Cultural Change and Traditional Ecological Knowledge: An Empirical Analysis from the Tsimane' in the Bolivian Amazon

By Reyes-García, Victoria; Paneque-Gálvez, Jaime et al. | Human Organization, Summer 2014 | Go to article overview

Cultural Change and Traditional Ecological Knowledge: An Empirical Analysis from the Tsimane' in the Bolivian Amazon


Reyes-García, Victoria, Paneque-Gálvez, Jaime, Luz, Ana C., Gueze, Maximilien, Macía, Manuel J., Orta-Martínez, Martí, Pino, Joan, Human Organization


Introduction

As indigenous peoples around the world are increasingly exposed to Western cultural and economic norms and patterns, interest has grown in the consequences of globalization for the well-being of such indigenous societies, their worldviews, and their traditional ecological knowledge (Godoy et al. 2005a; Lu 2007; Maffi 2002). Traditional ecological knowledge has been defined as "a cumulative body of knowledge, practice, and belief evolving by adaptive processes and handed down through generations by cultural transmission, about the relation of living beings (including humans) with one another and with their environment" (Berkes, Colding, and Folke 2000:1252). Current research widely acknowledges that traditional ecological knowledge is dynamic and constantly changing (Berkes, Colding, and Folke 2000; Gómez-Baggethun and Reyes-García 2013) and recognizes that the speed and intensity of change in traditional knowledge systems varies across societies (Gómez-Baggethun et al. 2010; Reyes-García et al. 2013a) and knowledge domains (Reyes-García et al. 2013b). However, there is also agreement that, over all, bodies of traditional ecological knowledge are decreasing (Reyes-García et al. 2013a; Zent and Maffi 2010). Given the important potential contribution of traditional ecological knowledge to development and the conservation of biodiversity (Berkes and Davidson-Hunt 2006; Toledo 2002), the fact that such knowledge is in decline calls for research on the causes of these trends.

From previous research, we know that the drivers of traditional ecological knowledge change are complex, multifaceted, and partially contextual. Some of these factors include ( 1 ) the influences of schooling, loss of local languages (Maffi 2005; McCarter and Gavin 2011; Reyes-García 2010), and religious conversion (Cook and Offit 2008; Tang and Tang 2010); (2) changes in land use (Gray et al. 2008; PanequeGálvez et al. 2013; Pérez-Llorente et al. 2013); (3) integration of local communities into market economies (Godoy et al. 2005a; Reyes-García et al. 2005); (4) loss of access to resources through conservation programs and other management regulations (Gómez-Baggethun et al. 2010; Ruiz-Mallén and Corbera 2013); (5) development aid work and mechanization (Stone 2007); and (6) climate change (Eakin 2000; Morton 2007). While those factors are often intermingled, it is important to try to disentangle the pathways through which they influence traditional knowledge systems.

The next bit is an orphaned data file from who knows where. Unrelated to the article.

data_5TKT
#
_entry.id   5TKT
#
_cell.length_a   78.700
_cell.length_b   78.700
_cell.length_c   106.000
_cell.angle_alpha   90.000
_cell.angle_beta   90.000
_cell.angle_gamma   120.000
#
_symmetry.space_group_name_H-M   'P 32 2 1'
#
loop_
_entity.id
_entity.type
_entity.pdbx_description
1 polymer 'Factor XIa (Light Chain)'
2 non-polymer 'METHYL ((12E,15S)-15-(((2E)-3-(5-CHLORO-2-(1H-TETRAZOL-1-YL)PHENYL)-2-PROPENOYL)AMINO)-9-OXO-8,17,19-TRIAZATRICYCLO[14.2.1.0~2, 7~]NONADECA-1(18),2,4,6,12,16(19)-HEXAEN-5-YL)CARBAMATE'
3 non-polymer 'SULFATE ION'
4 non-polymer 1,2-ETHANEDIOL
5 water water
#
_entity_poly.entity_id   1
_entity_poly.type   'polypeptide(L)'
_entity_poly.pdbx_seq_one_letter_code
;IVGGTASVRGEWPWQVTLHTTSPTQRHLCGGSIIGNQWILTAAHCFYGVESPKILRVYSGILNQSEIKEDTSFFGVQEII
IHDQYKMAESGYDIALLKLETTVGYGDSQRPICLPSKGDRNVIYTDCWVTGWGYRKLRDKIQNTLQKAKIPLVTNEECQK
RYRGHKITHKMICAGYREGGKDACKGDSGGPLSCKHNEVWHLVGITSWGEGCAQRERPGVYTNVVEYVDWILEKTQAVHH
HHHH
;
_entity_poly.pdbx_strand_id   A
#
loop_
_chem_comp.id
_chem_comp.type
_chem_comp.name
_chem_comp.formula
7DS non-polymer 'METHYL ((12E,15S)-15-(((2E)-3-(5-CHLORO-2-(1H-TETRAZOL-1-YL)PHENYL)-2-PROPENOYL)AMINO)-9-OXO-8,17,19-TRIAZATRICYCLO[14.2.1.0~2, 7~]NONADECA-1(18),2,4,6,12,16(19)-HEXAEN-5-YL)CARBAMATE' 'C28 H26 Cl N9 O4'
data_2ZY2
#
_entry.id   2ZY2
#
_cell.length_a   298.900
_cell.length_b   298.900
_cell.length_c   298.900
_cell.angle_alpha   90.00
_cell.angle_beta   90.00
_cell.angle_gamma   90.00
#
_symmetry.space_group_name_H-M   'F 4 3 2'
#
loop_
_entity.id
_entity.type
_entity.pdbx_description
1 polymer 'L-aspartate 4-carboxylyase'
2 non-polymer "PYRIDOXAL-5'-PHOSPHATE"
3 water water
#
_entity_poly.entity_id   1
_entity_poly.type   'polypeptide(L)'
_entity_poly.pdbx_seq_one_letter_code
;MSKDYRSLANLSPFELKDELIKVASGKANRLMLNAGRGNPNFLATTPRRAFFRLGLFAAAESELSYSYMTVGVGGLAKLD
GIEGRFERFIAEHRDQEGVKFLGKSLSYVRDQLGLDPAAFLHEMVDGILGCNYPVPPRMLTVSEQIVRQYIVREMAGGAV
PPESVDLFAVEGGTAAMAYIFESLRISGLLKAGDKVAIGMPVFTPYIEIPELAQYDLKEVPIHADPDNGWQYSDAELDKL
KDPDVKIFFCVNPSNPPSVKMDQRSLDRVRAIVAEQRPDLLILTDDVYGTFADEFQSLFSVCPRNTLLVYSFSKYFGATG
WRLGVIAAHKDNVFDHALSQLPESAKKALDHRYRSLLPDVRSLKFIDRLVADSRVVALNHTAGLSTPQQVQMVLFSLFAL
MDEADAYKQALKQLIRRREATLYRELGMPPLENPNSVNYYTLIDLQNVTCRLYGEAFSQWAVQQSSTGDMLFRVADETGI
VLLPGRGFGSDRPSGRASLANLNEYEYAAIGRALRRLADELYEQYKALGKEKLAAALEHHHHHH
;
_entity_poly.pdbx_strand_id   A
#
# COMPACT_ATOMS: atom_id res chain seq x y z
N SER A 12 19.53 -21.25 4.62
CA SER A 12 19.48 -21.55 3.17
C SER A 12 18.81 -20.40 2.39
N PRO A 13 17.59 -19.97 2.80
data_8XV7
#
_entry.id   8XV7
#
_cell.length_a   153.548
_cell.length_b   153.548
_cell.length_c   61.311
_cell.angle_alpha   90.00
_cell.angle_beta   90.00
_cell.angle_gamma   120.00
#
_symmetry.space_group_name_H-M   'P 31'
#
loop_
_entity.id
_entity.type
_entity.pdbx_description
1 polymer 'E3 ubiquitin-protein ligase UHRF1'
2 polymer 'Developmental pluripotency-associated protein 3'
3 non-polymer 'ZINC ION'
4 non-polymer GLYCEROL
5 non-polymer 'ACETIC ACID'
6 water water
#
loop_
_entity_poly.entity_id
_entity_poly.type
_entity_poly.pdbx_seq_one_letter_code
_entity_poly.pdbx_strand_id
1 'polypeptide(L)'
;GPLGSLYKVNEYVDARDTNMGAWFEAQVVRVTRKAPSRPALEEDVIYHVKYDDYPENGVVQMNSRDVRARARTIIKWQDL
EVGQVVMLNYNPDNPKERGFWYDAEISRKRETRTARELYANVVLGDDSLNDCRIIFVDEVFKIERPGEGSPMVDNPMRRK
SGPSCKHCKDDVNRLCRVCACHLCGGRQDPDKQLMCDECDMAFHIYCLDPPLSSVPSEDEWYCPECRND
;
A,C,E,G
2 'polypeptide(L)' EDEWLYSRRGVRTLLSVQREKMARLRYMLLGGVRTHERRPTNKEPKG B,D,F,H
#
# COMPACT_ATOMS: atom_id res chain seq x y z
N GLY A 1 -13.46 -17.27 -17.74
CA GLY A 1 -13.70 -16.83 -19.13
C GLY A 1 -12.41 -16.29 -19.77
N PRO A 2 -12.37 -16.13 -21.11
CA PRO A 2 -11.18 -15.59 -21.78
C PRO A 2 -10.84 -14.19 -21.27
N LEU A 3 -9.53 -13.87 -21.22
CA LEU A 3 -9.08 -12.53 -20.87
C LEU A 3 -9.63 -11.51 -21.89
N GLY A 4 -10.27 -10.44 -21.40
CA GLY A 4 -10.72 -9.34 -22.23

In this article, we contribute to this body of research by analyzing the association between traditional ecological knowledge (proxied by plant use knowledge) and cultural change (proxied by individualand village-level indicators of changes regarding traditional beliefs and values). Cultural change refers to the individual and supra-individual processes that take place when individuals from different cultures interact and to the subsequent changes in their worldviews and/ or in the original cultural patterns of either or both groups (Berry 2008; Redfield, Linton, and Herskovitz 1936; Rudmin 2009). Psychologists and sociologists have studied the process of cultural change among immigrant people (Berry 1980, 2008; Rudmin 2009) and anthropologists among indigenous peoples, who face different challenges than immigrant populations as they have often been involuntarily driven to cultural contact on their own land. Initial studies of cultural change among indigenous peoples mostly referred to this process as "acculturation," and conceptualized it as lineal and unidirectional (e.g., Herskovits 1958; Linton 1940). Furthermore, the assumption was that the process would lead to the "modernization" and "development" of indigenous peoples, with the subsequent disappearance of the indigenous groups as distinctive social entities with rich cultural traditions and heritage (see de la Peña 2005). Most scholars now depart from this view, moving to more complex theoretical models of cultural change that emphasize hybridization and orthogonal cultural identification, (i. …

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